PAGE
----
For some players free agency means long-term contract offers and lavish visits to the cities of interested teams. Jason Frasor is not one of those players, and he knows it. The 35-year-old right-hander remains flexible as his upcoming appearance on the free agent market approaches, and he insists he’ll play ‘for anybody.’
“I’m not too picky,” he told MLBTR this weekend. “They’re all big league cities and I’ve been to each one. The thing is there are so many middle relievers. It’s flooded with guys who do the same job as I do, so you’re really fighting for spots. There are only so many spots to go around.”
Frasor will hit free agency after the World Series ends and, assuming the Blue Jays don't make him a qualifying offer, he won’t be tied to draft pick compensation. He was linked to compensation as a Type A free agent the last time he hit free agency, following the 2010 season. Instead of hitting the market as a Type A player, he accepted Toronto's offer of arbitration before signing his current contract. It’s a process he won’t miss.
“Looking back, it wasn’t that fun,” Frasor said, reflecting on the now-defunct Type A and Type B designations. “It wasn’t that great. A few teams called, but I had strings attached … I’m glad that’s gone. Now if they want you they can sign you. They don’t have to give up a first round pick for a middle reliever. That doesn’t make any sense.”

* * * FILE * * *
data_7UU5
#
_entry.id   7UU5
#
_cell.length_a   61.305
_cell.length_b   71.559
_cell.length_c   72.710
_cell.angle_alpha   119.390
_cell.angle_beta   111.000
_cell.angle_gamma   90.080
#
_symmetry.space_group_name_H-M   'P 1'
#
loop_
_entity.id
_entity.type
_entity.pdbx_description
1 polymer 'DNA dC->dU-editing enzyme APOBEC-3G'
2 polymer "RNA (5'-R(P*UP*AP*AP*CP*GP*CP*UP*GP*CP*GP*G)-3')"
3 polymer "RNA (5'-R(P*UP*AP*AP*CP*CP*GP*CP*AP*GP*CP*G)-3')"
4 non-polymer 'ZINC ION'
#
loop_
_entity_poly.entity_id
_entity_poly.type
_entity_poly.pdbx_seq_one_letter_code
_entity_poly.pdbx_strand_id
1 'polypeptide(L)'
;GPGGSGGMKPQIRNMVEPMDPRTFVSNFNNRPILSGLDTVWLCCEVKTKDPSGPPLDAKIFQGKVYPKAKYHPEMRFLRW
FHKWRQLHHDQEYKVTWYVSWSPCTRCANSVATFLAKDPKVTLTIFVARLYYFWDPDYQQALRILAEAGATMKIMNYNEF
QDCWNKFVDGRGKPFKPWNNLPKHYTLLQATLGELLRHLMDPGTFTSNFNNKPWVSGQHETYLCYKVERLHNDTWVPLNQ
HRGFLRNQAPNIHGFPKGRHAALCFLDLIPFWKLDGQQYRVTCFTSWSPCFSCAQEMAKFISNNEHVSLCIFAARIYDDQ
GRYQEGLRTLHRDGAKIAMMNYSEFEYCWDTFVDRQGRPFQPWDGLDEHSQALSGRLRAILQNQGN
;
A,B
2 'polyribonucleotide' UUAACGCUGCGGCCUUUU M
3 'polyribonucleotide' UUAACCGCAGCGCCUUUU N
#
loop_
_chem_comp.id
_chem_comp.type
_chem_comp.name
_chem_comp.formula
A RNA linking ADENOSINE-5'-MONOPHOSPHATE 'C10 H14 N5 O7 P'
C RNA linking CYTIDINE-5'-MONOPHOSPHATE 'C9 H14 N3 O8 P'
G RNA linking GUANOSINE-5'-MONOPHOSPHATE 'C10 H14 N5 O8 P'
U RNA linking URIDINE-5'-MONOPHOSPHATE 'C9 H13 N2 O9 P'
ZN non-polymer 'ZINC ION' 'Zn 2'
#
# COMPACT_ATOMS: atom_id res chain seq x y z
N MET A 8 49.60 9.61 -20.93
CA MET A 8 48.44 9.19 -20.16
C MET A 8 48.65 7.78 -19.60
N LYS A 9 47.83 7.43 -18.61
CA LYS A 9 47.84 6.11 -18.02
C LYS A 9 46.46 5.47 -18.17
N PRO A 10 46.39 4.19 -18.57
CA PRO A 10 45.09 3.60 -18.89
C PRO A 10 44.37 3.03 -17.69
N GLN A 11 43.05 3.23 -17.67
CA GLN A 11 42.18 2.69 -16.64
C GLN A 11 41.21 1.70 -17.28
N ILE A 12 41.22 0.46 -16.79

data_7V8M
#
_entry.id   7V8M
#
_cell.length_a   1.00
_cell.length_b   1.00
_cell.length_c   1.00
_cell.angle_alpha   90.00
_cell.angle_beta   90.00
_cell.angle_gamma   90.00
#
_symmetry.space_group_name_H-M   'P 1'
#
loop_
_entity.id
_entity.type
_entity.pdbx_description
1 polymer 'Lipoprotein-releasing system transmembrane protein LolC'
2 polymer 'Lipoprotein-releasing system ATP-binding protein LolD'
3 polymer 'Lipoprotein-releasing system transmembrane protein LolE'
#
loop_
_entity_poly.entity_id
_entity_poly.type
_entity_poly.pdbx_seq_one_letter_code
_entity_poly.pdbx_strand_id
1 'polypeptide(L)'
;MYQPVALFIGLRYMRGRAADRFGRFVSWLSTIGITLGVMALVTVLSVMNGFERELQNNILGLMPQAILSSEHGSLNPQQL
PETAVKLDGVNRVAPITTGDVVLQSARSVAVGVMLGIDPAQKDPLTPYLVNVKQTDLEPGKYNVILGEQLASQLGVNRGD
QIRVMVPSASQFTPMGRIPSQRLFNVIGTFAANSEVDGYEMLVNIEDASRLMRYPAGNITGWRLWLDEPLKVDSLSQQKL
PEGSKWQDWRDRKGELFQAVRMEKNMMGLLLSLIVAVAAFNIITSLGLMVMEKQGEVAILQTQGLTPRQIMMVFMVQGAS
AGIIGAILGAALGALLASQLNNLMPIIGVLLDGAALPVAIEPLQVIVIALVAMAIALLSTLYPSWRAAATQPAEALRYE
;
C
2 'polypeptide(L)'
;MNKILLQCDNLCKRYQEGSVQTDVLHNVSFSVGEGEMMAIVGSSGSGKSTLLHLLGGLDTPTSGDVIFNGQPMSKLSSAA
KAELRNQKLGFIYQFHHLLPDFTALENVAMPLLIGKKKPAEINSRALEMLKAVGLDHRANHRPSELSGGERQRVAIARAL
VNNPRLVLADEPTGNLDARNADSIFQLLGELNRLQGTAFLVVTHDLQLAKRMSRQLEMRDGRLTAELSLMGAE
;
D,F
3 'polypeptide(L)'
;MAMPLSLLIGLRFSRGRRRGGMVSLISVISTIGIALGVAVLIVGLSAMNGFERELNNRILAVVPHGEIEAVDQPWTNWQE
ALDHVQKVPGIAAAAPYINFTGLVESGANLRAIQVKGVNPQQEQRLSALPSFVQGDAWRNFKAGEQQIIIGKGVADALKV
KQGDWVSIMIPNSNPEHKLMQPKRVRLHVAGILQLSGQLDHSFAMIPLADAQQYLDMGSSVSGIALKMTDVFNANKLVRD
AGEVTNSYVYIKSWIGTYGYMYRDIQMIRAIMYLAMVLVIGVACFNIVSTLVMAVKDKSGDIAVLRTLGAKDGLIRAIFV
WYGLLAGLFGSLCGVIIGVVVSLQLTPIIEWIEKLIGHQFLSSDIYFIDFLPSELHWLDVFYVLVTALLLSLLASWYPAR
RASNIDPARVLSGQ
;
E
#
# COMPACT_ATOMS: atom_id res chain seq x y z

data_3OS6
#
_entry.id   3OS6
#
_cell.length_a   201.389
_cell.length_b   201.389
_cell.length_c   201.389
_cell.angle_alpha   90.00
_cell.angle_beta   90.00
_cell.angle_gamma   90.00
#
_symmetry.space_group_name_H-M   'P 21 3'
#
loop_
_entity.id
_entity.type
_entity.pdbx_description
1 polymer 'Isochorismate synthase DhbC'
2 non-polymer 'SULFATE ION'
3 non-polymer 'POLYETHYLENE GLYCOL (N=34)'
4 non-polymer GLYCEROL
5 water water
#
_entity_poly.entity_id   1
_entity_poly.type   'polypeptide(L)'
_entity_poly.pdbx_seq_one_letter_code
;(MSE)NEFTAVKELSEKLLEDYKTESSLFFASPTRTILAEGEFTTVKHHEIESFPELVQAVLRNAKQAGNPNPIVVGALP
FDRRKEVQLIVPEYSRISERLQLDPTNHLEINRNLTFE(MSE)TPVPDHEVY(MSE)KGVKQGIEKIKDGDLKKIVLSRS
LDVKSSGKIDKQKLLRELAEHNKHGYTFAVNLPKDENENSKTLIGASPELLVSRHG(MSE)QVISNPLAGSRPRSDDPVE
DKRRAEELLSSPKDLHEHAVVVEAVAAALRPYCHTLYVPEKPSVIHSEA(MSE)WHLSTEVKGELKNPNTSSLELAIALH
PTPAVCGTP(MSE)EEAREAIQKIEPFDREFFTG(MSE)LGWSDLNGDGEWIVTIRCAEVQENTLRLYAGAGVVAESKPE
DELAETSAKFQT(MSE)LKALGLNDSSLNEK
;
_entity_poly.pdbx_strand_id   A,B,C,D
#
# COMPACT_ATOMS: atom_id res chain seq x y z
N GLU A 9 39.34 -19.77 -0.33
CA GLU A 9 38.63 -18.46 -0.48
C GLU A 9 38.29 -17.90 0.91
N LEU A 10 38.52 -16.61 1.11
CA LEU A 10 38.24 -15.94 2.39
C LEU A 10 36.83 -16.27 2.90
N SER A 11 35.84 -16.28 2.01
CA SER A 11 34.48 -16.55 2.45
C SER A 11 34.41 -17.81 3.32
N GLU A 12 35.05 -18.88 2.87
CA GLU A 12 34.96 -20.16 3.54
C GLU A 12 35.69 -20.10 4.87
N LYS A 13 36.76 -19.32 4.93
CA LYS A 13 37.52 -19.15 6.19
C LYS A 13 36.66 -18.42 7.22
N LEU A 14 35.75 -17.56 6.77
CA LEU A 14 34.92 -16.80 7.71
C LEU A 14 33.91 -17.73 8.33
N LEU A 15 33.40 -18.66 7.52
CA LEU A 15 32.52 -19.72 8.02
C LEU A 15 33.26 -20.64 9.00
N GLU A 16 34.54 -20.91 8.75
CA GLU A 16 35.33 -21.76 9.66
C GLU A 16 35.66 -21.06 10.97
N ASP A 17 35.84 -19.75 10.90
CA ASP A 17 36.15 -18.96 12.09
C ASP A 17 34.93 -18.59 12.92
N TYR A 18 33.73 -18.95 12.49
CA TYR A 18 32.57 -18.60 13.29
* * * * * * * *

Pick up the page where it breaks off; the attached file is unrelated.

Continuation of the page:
Frasor’s generally strong 2012 season ended with consecutive outings in which he allowed two earned runs without completing an inning. The Blue Jays’ all-time leader in career pitching appearances finished the year with a 4.12 ERA, 10.9 K.9, 4.5 BB/9 and a 38.4% ground ball rate in 50 appearances. His average fastball velocity remained 93 mph and his swinging strike rate stayed relatively constant at 9.0%. Those numbers will be enough to generate modest contract offers at a time that many teams are seeking relief help.
The nine-year veteran will weigh contract value and location when deciding where to sign this offseason. He prefers the East Coast, feels more comfortable in the American League and would ideally prefer to join a winning team.
“But again, that’s not going to stop me from signing with a West Coast team,” he added. “We’ll see.”
Frasor realizes middle relievers often wait until the new year before finding jobs, and he would like to avoid that fate if possible. His preference would be to sign relatively soon instead of drawing out the free agent process. Beyond that his next move is anybody’s guess.
Photo courtesy of US Presswire.